I spent yesterday afternoon hanging out in a recording studio in midtown Manhattan, watching a friend of mine, a jazz singer from Brazil, record her next album. She was in the vocal booth when I arrived, so I slipped discreetly into the control room and took a seat in front of the board. As soon as she was finished, she burst out of the booth, ran into the control room, gave me a hug and said, “Guess what? I took my citizenship test this morning. I passed!“
A little background: my friend is as Brazilian as it’s possible to be, but she’s lived here for many years and decided some time ago to become an American citizen. It touched me to the heart when she told me of her plans. Not only do I have a special love for American art (the pieces collected in A Terry Teachout Reader are all about American art and artists, and except for a lone Bonnard, my collection of works on paper is all-American), but jazz has always seemed to me uniquely emblematic of the American national character. Somehow this made my friend’s decision all the more moving.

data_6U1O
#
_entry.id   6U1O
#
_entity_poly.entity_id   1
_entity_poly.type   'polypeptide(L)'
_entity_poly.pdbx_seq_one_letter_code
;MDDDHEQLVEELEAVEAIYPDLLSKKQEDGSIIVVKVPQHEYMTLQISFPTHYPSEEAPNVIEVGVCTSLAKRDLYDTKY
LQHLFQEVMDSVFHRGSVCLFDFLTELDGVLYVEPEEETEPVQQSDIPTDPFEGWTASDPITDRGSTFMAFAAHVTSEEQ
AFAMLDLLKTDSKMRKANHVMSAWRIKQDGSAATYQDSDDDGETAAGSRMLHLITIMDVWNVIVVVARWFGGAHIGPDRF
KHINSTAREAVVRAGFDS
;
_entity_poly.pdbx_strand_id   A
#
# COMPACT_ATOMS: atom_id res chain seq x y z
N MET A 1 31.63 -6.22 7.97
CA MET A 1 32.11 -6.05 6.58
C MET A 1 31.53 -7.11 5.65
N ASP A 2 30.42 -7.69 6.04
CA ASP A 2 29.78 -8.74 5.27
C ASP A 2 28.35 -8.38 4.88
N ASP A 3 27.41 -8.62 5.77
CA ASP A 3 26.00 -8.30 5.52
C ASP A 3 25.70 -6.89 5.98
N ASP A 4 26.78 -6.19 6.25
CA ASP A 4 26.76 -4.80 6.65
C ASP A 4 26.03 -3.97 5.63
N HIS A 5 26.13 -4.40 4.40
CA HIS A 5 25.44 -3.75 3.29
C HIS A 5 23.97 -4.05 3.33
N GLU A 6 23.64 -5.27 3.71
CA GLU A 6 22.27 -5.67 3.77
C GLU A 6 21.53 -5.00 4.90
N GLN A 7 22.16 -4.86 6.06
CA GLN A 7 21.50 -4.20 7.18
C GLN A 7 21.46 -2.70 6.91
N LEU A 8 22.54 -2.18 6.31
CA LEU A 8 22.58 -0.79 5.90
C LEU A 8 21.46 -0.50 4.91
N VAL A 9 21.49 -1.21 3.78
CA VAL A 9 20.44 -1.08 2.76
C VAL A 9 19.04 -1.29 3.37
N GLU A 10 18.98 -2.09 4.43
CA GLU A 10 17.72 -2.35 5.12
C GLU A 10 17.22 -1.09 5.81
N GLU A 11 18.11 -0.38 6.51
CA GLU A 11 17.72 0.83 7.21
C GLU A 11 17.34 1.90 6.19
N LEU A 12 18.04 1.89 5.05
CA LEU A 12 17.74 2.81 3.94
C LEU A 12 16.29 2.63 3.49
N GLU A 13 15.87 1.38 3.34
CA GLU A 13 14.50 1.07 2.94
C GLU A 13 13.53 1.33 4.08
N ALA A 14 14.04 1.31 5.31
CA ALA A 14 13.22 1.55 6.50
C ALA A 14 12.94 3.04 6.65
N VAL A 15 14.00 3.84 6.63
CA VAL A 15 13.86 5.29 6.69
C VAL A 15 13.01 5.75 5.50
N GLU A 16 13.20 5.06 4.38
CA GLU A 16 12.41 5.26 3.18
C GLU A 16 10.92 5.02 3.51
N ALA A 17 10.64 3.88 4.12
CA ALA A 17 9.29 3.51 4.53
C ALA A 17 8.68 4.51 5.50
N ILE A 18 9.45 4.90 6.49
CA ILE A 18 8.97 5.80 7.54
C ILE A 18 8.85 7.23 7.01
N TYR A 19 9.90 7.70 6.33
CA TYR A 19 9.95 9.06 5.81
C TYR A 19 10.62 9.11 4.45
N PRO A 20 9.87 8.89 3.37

I knew she was taking the test that day, and I had every reason to assume she’d pass it with flying colors, so I was ready for her news. I opened my shoulder bag and took out a neatly wrapped present (neatly wrapped by somebody else, needless to say!). The card was a reproduction of a John Marin watercolor, and the gift was three albums of music by Aaron Copland: Quiet City, the Third Symphony, Old American Songs, Twelve Poems of Emily Dickinson, and a two-CD set of the complete piano music. I couldn’t think of a better way to welcome my beloved friend to my beloved country. Neither could she.